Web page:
Wednesday, April 7, 2010

Capturing the Wind

I haven't had anything to say yet about the Anat Kamm case. Nor do I have anything intelligent to say now, since too many important details are still unclear.

On the adjacent story, however, of how our court has allowed a gag order to be applied even as the story is swirling around the Internet, I'm going on record as agreeing with Haaretz: sheer idiocy. Nor does this make me a brave voice of dissent or any such tosh: there's no danger in my saying so, it's not brave, it's simply common sense.

(I can add one small piece of information no-one else knows: one of her lawyers was once a student of mine. But I can't take credit even for his role in the matter).


NormanF said...

One may find fault with the court order.

What I find fascinating in all this the same treasonous Left in Israel that is all gung ho about respecting the judiciary and its rulings, is all up in arms about this gag order. Turns out they're rather selective about what court rulings they think should be obeyed.

Whether the gag order makes sense or not is beside the point here - a court issued it.

Anonymous said...

I don't know anything about Israeli gag order habits but would say from a gut point that a sovereign state has a right to keep her security secrets secret and gag leakers without having to tolerate being accused of "Iranian-style censorship" by a journalist who happens to run her own "campaign" to get shield laws for journalists to publish anything they can lure deluded leakers into supplying them with.

Israel or Haaretz? doesn't have to receive each and every accusation with a "mea culpa" or "how stupid of us" - if the situation was murky before the holidays it may well have been wise to put them on hold till everybody is back on board (aren't you a despicable state, not run at full capacity because of some holidays? ;-)))) so that poor poor Judtih Miller had to do her evil-style "reporting" without a chance to verify much or anything at all with officials and had to rely on insinuating stuff all over her piece.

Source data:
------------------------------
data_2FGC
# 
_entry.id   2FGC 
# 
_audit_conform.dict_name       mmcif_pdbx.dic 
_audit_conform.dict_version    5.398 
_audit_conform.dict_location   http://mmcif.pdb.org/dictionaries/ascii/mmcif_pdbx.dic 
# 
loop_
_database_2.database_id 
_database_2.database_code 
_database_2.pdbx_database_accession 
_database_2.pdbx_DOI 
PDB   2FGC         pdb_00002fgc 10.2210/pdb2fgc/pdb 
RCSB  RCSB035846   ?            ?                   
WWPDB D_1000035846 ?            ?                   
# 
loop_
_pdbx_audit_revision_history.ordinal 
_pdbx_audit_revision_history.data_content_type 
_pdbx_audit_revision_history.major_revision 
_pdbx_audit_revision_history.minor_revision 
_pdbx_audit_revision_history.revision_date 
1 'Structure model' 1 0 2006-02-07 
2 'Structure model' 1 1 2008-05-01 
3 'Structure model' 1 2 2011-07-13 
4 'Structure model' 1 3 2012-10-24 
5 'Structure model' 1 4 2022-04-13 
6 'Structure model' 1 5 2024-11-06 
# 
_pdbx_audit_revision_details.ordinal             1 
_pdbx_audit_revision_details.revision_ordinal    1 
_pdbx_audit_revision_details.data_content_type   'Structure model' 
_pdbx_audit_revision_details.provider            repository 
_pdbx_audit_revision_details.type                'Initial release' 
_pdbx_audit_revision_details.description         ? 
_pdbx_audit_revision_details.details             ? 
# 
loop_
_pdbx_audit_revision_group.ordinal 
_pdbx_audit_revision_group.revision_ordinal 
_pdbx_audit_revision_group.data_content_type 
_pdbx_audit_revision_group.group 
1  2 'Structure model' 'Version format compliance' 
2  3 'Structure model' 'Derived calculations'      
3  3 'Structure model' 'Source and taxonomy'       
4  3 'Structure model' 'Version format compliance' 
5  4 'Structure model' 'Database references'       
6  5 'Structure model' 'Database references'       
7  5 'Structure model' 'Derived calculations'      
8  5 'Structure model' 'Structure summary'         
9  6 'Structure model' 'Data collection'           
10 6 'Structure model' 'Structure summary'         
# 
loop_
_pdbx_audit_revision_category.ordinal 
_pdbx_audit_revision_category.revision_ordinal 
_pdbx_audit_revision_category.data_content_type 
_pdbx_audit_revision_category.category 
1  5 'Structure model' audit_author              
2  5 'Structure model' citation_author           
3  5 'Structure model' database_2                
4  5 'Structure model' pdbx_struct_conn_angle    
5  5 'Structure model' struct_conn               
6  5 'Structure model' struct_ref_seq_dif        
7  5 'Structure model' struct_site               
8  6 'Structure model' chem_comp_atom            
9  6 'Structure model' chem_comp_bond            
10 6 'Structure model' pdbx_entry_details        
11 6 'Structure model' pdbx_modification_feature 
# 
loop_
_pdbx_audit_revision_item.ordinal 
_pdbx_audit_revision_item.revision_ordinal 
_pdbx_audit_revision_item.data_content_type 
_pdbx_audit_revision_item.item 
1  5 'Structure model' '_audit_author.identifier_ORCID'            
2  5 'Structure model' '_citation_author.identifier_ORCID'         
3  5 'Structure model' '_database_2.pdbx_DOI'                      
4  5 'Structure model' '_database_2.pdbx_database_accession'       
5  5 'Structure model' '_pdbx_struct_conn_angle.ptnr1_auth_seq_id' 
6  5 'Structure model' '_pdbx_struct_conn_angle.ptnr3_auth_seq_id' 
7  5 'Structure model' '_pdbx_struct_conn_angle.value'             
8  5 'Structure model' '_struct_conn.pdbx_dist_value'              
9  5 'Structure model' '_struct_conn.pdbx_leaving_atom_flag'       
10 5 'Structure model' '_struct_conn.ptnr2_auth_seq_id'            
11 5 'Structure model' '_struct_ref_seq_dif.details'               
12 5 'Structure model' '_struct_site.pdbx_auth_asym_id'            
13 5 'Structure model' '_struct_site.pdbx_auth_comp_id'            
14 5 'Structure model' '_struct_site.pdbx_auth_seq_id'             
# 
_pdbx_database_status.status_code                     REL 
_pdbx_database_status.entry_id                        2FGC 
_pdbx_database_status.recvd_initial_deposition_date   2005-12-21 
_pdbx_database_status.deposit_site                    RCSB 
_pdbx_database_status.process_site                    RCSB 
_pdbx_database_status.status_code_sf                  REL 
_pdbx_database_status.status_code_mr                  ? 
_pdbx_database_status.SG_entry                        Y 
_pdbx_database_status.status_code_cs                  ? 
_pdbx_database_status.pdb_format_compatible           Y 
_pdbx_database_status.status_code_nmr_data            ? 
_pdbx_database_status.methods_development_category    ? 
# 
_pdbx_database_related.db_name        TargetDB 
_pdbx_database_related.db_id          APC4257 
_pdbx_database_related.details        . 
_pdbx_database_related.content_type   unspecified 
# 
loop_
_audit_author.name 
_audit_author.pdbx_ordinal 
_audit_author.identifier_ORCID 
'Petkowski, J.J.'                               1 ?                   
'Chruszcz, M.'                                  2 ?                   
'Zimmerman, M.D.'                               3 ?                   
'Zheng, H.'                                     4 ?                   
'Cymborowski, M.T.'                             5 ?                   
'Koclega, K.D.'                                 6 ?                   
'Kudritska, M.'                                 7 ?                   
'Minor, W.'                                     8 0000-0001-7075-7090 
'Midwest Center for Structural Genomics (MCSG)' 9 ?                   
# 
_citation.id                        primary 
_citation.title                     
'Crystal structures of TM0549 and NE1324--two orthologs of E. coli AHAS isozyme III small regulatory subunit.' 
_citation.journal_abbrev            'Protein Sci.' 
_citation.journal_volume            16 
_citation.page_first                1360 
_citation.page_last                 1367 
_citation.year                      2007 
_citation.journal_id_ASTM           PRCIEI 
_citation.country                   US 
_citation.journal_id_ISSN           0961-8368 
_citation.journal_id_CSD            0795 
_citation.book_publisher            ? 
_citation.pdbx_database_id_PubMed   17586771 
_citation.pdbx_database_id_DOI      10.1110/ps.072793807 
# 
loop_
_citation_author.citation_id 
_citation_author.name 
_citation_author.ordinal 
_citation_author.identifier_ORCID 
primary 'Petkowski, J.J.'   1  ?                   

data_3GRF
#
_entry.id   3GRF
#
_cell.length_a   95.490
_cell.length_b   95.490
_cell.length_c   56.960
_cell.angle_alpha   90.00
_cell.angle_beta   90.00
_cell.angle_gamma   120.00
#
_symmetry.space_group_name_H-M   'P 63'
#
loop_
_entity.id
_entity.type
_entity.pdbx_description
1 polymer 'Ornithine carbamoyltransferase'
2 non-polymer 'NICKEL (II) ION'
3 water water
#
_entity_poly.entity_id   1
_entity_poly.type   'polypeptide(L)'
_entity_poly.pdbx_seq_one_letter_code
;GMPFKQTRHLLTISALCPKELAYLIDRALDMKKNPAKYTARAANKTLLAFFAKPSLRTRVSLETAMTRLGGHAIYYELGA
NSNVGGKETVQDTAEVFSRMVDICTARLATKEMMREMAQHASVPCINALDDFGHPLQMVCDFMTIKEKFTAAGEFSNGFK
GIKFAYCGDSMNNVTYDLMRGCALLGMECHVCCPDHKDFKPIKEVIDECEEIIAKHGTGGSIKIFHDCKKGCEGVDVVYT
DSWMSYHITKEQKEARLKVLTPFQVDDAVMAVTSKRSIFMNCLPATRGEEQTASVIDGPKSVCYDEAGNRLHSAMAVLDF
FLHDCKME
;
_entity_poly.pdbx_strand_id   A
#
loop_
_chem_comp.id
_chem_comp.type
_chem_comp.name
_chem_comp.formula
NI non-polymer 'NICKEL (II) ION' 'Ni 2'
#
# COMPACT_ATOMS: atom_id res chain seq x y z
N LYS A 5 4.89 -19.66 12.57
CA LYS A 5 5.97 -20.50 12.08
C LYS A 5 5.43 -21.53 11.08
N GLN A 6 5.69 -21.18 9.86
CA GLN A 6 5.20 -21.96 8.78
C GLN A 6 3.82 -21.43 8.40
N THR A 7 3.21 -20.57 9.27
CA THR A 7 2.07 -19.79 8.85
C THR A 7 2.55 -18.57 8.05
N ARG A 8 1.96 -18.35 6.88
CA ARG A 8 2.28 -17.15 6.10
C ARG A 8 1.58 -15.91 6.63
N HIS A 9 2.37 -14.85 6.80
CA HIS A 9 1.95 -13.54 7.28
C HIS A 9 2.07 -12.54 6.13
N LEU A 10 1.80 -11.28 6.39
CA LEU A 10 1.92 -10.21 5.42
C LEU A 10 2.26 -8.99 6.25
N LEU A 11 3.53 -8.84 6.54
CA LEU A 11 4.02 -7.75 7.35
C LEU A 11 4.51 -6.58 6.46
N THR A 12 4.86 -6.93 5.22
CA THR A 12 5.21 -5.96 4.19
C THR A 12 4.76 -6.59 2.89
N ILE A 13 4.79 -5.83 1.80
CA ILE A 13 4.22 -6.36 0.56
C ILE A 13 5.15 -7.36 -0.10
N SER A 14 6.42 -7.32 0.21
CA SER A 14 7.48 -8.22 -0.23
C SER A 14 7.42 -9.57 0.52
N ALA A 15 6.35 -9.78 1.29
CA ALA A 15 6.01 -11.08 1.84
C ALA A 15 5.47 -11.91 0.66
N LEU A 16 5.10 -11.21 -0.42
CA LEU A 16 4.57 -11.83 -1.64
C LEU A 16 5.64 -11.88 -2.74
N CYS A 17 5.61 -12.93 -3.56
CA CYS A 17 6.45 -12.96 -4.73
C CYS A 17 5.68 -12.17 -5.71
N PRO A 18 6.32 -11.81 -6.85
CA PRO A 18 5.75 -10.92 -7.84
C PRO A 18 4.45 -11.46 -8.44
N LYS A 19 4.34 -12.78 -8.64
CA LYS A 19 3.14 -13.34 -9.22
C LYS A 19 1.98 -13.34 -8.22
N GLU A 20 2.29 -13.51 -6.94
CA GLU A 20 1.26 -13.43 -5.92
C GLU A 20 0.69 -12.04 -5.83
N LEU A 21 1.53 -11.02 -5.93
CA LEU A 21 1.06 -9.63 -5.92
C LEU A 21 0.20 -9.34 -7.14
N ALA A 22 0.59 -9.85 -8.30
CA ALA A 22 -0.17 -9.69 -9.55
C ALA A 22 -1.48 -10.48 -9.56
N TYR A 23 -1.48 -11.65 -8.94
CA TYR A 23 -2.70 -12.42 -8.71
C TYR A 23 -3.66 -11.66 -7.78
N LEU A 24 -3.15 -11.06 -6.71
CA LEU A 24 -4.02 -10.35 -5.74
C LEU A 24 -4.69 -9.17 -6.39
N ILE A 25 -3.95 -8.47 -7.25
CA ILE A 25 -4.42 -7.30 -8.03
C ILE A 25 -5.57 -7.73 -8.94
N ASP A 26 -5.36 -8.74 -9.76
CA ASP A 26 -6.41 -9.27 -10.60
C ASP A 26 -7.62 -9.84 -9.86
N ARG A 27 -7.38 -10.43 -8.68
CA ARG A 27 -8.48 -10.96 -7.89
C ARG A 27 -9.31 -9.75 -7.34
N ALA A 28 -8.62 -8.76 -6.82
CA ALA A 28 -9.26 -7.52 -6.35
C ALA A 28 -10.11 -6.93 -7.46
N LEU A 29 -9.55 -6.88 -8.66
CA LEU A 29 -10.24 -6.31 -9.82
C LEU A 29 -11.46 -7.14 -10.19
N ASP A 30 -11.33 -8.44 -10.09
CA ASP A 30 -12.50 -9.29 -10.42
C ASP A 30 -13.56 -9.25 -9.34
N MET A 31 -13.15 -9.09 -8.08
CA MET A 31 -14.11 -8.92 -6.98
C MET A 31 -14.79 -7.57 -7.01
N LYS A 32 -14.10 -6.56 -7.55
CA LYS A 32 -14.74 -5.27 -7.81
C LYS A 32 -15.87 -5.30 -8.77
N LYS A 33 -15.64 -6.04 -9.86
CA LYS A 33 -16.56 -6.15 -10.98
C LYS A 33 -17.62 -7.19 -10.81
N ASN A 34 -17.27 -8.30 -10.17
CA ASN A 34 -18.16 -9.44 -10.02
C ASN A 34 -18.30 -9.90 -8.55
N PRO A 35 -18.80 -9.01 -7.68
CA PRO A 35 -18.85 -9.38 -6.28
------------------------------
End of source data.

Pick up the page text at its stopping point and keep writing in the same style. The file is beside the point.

Gavin said...

If I read this right then this is pretty serious stuff Yaacov. This lady's actions may badly undermine your compulsory military service. If Israeli citizens can't be trusted with confidential information while undergoing their military service then you've got some serious problems.

An interim gag order may be appropriate here. If she has really copied thousands of documents then she's not just blowing the whistle on a few misdeeds she discovered. That many documents can't possibly be all incriminating so one has to ask just what were her motives here and what information did she steal. She was serving her country when she stole that information, it looks to me she has betrayed her country's trust.

The Israeli press should be worried, and a bit angry, here. What's Israel to do... forbid all media people from serving in the IDF because they clearly can't be trusted?

Regards, Gavin.

Yaacov said...

Well, friends, keep in mind my formulation: I haven't had anything to say YET...